This spreadsheet categories dozens of specific space types according to how they should be applied under various IEQ credits. This document is essential if you have questions about how various unique space types should be treated.  This is the 1st edition.


U.S. Dept. of Energy - Air Sealing

Guidelines for proper air sealing techniques.


U.S. Dept. of Energy - Blower Door Tests

Provides general background on blower door tests.

Publications

Smoking In The Workplace: Guidelines For Implementing A Smoke Free Policy

This publication from Americans for Nonsmokers' Rights details the legal basis for constructing a smoke-free workplace policy.


The Percentage of Gamblers Who Smoke: A Study of Nevada Casinos and other Gaming Venues (Chris A. Pritsos)

This study finds that the percentage of gamblers who smoke is not significantly different from the percentage of the general population who smoke, undermining claims that barring smoking in casinos would have a devastating economic impact.


Environmental Tobacco Smoke

This EPA document summarizes environmental tobacco smoke research and provides information on national laws targeting the issue.

Organizations

Americans for Nonsmokers' Rights

ANR advocates for non-smokers' interests and provides information for those wishing to prohibit smoking in public places.

Smoking Policy

All Options

Establish and communicate a policy prohibiting smoking within 25 feet of building openings.

Smoking Area Plan

All Options

Provide a map showing that designated outdoor smoking areas are 25 feet or more from building openings.

Pressurization and Air Leakage Testing

Provide drawings, data, and a narrative explaining pressurization and leakage rate testing protocols.

LEED Online Forms: NC-2009 IEQ

The following links take you to the public, informational versions of the dynamic LEED Online forms for each NC-2009 IEQ credit. You'll need to fill out the live versions of these forms on LEED Online for each credit you hope to earn.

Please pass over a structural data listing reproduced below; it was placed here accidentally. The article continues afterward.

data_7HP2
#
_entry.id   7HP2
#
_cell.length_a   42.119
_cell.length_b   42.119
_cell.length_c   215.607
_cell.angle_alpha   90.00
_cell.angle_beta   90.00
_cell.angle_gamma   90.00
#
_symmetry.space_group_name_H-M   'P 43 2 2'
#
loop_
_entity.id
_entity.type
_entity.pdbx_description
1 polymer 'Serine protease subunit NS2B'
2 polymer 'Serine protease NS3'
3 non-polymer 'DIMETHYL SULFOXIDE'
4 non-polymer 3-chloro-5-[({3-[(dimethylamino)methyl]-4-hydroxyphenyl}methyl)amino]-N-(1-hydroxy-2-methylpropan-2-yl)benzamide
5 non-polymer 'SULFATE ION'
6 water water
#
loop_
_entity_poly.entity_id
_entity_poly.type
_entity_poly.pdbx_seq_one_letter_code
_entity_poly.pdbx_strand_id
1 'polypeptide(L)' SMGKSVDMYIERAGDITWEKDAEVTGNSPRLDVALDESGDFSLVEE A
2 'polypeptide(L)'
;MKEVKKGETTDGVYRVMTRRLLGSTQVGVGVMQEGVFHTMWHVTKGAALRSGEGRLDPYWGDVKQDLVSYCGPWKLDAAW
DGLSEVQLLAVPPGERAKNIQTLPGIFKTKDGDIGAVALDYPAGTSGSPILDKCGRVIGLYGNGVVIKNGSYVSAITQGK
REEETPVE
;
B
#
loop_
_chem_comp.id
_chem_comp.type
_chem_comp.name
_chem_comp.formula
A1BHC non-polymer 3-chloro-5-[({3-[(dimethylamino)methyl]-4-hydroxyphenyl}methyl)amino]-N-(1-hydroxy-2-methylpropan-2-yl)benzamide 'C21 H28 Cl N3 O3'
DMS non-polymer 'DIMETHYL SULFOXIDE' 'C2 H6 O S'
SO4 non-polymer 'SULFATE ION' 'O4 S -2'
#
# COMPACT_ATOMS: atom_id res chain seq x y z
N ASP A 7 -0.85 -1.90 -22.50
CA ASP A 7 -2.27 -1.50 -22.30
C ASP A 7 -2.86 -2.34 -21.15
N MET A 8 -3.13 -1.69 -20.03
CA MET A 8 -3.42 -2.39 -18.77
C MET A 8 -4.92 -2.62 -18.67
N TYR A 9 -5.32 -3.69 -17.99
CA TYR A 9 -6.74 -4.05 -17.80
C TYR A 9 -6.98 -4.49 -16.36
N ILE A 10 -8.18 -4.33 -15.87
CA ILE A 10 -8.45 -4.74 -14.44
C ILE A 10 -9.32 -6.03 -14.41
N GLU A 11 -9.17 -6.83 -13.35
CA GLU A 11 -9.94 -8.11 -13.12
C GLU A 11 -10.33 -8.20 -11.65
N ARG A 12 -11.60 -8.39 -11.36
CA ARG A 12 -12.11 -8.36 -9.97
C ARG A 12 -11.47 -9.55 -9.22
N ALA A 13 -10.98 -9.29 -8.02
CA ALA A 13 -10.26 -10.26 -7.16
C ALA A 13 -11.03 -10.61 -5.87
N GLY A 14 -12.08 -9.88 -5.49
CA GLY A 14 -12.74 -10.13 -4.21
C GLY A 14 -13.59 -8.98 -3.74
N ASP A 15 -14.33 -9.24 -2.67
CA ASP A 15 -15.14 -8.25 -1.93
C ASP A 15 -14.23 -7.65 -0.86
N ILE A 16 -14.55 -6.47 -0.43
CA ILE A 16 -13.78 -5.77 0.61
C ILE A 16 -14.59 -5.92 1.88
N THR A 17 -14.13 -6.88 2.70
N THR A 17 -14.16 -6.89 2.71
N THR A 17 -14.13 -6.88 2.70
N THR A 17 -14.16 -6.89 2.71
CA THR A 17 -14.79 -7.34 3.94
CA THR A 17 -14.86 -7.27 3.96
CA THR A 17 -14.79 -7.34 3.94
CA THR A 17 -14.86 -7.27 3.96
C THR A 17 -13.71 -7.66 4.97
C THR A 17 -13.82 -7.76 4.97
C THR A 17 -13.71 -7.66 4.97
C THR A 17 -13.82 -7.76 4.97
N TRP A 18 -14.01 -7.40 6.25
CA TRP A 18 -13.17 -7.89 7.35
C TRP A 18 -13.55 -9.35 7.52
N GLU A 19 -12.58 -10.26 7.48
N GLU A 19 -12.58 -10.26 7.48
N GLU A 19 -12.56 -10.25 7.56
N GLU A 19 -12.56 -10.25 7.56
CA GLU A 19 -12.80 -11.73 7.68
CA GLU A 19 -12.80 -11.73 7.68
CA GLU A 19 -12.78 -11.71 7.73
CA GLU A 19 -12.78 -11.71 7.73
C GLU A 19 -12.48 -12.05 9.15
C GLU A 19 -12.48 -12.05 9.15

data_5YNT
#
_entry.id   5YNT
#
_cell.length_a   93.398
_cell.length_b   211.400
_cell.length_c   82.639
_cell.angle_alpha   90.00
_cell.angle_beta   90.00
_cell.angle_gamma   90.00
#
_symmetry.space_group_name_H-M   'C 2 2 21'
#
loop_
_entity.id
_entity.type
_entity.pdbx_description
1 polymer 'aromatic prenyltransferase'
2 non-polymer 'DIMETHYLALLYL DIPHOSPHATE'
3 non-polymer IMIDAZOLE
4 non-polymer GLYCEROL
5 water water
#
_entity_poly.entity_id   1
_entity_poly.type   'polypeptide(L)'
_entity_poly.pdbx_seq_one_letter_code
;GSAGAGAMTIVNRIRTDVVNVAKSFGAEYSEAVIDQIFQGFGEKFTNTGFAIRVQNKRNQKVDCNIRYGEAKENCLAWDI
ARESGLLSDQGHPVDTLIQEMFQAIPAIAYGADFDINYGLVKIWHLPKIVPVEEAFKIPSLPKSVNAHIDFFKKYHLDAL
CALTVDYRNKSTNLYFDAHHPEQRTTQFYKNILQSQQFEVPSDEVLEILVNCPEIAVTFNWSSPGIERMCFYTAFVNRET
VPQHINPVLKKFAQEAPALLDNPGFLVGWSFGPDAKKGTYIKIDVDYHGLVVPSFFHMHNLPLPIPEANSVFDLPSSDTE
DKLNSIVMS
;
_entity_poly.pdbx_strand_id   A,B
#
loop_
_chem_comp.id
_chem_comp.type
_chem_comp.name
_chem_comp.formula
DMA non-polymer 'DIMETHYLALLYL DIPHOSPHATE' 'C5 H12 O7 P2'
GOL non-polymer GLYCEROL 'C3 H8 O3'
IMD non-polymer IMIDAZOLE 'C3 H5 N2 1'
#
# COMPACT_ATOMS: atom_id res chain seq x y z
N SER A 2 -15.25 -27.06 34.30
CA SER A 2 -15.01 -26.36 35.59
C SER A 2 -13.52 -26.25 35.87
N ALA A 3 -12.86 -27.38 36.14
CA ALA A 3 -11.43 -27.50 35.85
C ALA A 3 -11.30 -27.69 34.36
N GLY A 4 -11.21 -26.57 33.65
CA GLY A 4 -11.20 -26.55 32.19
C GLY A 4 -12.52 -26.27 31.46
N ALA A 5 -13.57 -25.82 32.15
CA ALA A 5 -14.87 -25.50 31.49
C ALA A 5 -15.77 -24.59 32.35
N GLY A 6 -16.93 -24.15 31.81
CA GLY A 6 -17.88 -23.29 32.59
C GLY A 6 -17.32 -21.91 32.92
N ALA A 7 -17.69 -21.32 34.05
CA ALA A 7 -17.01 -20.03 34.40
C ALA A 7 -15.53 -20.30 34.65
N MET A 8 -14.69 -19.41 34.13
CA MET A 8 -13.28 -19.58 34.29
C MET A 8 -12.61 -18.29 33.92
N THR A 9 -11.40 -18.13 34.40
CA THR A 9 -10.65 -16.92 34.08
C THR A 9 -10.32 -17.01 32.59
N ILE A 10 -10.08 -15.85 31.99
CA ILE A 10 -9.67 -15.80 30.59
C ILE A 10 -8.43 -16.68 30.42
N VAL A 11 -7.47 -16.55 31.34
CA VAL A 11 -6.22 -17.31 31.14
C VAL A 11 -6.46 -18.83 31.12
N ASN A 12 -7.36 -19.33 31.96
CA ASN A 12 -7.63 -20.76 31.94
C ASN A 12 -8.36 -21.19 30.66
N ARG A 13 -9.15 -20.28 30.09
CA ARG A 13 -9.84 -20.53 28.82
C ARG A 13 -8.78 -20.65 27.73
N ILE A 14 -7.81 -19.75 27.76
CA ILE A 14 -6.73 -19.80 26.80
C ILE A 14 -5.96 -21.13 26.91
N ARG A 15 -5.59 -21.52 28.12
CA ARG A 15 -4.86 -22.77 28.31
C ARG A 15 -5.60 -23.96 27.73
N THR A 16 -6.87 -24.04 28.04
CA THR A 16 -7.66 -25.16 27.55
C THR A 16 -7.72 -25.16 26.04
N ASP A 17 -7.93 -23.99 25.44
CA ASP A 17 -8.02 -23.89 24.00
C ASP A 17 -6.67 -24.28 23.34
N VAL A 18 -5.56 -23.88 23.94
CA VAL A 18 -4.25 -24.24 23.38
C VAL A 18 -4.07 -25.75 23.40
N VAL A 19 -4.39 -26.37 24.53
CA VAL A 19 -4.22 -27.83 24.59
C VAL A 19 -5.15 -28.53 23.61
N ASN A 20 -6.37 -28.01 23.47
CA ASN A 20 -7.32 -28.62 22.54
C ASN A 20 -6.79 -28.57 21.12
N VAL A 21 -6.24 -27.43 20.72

Version 4 forms (newest):

Version 3 forms:

These links are posted by LEEDuser with USGBC's permission. USGBC has certain usage restrictions for these forms; for more information, visit LEED Online and click "Sample Forms Download."

Design Submittal

PencilDocumentation for this credit can be part of a Design Phase submittal.

228 Comments

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Devani PERERA Green Building Consultant ELAN
Apr 14 2014
LEEDuser Member
223 Thumbs Up

Smoking zone - away from pedestrian traffic

Hello,
We have recently received a remark from a review that our designated smoking zone is not compliant since it is not 25 feet away from concentrations of building occupants and pedestrian traffic. The reference guide does not include this requirement for this prerequisite but it is mentioned in the implementation strategy. Not meeting a minimum distance (not mentioned) away from public concentrations of building occupants and pedestrian traffic should not be an issue to meet the requirement of this prerequisite. Has anyone had a similar feedback?

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Jeremy Kuhre Sustainable Buildings & Operations Manager Sustainable Solutions Corporation
Mar 06 2014
LEEDuser Member
648 Thumbs Up

Type 1B Multi-family

Has anyone successfully pursued Option 2 Case 2 (blower door testing) for type 1B multi-family project? Specifically, I'm interested in projects that utilize light-gauge metal framing with resilient channel. If so, by how much were you able to exceed the testing requirement of 1.25 sq. in./100 sq. ft. enclosure?

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David Posada Sustainability Manager, GBD Architects Apr 14 2014 LEEDuser Expert 16364 Thumbs Up